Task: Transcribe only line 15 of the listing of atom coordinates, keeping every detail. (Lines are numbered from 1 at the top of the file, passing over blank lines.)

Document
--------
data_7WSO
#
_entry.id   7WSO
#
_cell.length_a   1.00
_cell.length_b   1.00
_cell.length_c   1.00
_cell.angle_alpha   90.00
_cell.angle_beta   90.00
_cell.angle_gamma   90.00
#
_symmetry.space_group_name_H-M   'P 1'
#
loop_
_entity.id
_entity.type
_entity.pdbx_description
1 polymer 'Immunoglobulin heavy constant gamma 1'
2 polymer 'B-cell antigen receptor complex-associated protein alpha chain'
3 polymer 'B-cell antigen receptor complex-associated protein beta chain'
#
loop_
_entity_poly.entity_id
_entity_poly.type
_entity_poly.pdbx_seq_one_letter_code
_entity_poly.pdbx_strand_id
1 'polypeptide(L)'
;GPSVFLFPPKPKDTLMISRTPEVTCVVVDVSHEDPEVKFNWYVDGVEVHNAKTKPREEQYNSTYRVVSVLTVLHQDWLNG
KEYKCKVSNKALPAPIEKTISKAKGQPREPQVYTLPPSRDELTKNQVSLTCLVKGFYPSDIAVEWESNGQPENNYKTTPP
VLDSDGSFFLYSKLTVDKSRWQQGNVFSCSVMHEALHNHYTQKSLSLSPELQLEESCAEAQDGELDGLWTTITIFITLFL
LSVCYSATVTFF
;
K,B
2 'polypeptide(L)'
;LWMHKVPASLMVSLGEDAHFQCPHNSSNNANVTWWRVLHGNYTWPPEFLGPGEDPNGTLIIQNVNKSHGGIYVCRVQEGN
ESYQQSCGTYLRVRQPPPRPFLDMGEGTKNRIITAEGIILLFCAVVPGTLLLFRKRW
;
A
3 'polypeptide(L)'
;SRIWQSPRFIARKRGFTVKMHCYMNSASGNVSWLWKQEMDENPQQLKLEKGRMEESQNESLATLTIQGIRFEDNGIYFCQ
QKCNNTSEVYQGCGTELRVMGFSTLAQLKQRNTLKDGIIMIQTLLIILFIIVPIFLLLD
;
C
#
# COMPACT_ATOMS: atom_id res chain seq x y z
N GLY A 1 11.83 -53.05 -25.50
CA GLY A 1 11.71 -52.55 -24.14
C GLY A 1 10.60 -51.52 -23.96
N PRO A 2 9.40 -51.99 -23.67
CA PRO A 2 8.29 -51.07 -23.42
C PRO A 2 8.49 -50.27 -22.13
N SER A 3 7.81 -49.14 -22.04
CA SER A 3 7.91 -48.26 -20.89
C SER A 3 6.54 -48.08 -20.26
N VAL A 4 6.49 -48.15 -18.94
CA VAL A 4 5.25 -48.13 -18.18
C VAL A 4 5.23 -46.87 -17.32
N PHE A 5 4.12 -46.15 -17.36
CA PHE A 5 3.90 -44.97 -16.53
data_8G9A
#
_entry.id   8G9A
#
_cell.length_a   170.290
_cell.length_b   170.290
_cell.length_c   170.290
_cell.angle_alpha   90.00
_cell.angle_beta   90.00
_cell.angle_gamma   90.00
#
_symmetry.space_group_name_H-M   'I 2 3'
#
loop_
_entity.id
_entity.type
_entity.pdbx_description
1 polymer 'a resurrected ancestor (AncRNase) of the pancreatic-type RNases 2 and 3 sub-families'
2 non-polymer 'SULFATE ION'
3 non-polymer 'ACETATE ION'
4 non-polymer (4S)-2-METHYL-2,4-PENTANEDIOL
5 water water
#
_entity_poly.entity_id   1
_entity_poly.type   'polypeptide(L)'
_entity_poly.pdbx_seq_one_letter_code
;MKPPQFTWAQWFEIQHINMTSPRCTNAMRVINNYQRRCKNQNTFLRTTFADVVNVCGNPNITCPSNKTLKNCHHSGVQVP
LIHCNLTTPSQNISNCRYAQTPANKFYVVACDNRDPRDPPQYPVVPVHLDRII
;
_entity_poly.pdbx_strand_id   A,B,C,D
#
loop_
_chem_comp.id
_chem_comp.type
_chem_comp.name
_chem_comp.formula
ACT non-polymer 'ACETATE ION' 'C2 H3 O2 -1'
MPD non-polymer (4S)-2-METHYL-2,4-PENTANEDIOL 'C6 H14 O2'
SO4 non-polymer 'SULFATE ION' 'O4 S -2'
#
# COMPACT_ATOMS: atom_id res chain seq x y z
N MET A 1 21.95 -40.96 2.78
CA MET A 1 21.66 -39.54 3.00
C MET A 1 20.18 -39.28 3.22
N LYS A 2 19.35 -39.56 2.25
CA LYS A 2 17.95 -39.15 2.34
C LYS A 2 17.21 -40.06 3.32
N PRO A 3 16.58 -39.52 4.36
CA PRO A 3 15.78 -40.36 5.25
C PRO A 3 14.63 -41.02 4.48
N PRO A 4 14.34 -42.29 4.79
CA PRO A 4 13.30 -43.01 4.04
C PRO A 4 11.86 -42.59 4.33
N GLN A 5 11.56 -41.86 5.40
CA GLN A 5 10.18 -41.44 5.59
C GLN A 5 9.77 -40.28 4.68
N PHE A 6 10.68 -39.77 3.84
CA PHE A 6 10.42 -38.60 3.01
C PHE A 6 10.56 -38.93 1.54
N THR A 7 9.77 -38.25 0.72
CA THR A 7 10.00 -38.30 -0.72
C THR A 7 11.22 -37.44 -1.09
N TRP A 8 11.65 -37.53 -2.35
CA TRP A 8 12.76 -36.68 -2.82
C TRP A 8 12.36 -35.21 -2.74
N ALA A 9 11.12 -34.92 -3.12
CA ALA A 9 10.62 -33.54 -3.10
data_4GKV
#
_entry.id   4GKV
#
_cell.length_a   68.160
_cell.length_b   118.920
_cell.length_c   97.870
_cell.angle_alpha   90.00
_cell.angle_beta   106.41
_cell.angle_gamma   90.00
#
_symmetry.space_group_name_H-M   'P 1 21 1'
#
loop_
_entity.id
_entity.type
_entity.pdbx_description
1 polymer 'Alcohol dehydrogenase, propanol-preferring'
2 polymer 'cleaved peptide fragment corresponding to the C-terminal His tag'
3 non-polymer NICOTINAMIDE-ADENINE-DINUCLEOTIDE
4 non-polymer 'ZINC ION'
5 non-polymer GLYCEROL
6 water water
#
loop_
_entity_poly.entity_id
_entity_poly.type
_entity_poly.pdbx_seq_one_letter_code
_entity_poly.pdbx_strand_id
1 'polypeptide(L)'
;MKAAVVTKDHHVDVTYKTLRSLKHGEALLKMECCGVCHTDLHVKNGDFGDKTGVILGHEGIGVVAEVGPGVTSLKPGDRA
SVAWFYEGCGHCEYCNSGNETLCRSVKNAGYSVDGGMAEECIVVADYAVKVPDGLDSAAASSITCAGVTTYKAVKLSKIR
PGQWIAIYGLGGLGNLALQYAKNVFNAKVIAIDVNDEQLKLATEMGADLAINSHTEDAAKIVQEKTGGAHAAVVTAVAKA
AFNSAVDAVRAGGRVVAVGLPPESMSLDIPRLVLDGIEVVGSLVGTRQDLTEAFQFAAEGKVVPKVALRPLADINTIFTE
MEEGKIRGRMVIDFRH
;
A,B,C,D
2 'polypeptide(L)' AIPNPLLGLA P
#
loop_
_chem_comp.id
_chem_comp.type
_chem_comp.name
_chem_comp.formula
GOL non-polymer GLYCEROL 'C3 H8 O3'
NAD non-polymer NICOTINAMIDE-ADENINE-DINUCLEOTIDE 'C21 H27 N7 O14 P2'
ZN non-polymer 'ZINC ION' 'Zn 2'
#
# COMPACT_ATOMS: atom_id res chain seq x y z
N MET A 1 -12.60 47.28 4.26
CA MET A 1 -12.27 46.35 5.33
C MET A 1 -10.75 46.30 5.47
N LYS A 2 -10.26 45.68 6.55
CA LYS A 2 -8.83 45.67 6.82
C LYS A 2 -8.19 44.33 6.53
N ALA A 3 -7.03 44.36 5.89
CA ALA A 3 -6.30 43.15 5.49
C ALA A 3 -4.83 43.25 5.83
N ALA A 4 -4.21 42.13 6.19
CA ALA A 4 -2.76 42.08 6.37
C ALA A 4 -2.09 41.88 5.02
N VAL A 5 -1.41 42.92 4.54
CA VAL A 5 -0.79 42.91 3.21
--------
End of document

_entity.id